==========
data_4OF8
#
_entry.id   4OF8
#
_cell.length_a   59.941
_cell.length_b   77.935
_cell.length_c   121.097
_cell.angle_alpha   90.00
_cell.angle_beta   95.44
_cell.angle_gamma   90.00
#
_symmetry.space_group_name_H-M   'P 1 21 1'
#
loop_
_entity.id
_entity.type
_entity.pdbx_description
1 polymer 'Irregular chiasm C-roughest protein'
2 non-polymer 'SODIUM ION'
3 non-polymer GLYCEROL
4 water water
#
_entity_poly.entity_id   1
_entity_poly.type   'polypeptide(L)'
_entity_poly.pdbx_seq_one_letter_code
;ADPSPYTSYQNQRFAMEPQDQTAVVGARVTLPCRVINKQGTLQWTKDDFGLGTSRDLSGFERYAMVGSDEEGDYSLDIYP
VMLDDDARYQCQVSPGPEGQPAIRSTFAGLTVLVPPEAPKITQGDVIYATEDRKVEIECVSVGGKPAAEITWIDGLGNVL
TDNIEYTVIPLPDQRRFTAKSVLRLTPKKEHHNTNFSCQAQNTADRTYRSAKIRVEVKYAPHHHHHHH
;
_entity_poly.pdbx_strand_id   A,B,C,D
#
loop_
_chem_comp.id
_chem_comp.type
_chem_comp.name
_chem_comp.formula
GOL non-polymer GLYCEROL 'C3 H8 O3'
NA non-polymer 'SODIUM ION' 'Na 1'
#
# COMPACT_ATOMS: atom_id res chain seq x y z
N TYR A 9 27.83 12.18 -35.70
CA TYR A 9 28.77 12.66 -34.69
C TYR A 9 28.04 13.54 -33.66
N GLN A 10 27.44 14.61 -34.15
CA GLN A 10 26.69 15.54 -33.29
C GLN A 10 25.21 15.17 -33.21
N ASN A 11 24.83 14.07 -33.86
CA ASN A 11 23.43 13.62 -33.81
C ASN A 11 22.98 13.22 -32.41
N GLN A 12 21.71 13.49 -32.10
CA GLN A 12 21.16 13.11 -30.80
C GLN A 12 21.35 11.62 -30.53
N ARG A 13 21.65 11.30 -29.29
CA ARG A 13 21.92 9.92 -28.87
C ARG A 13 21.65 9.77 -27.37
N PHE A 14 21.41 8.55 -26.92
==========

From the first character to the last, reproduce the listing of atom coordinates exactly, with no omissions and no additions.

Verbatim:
data_4OF8
#
_entry.id   4OF8
#
_cell.length_a   59.941
_cell.length_b   77.935
_cell.length_c   121.097
_cell.angle_alpha   90.00
_cell.angle_beta   95.44
_cell.angle_gamma   90.00
#
_symmetry.space_group_name_H-M   'P 1 21 1'
#
loop_
_entity.id
_entity.type
_entity.pdbx_description
1 polymer 'Irregular chiasm C-roughest protein'
2 non-polymer 'SODIUM ION'
3 non-polymer GLYCEROL
4 water water
#
_entity_poly.entity_id   1
_entity_poly.type   'polypeptide(L)'
_entity_poly.pdbx_seq_one_letter_code
;ADPSPYTSYQNQRFAMEPQDQTAVVGARVTLPCRVINKQGTLQWTKDDFGLGTSRDLSGFERYAMVGSDEEGDYSLDIYP
VMLDDDARYQCQVSPGPEGQPAIRSTFAGLTVLVPPEAPKITQGDVIYATEDRKVEIECVSVGGKPAAEITWIDGLGNVL
TDNIEYTVIPLPDQRRFTAKSVLRLTPKKEHHNTNFSCQAQNTADRTYRSAKIRVEVKYAPHHHHHHH
;
_entity_poly.pdbx_strand_id   A,B,C,D
#
loop_
_chem_comp.id
_chem_comp.type
_chem_comp.name
_chem_comp.formula
GOL non-polymer GLYCEROL 'C3 H8 O3'
NA non-polymer 'SODIUM ION' 'Na 1'
#
# COMPACT_ATOMS: atom_id res chain seq x y z
N TYR A 9 27.83 12.18 -35.70
CA TYR A 9 28.77 12.66 -34.69
C TYR A 9 28.04 13.54 -33.66
N GLN A 10 27.44 14.61 -34.15
CA GLN A 10 26.69 15.54 -33.29
C GLN A 10 25.21 15.17 -33.21
N ASN A 11 24.83 14.07 -33.86
CA ASN A 11 23.43 13.62 -33.81
C ASN A 11 22.98 13.22 -32.41
N GLN A 12 21.71 13.49 -32.10
CA GLN A 12 21.16 13.11 -30.80
C GLN A 12 21.35 11.62 -30.53
N ARG A 13 21.65 11.30 -29.29
CA ARG A 13 21.92 9.92 -28.87
C ARG A 13 21.65 9.77 -27.37
N PHE A 14 21.41 8.55 -26.92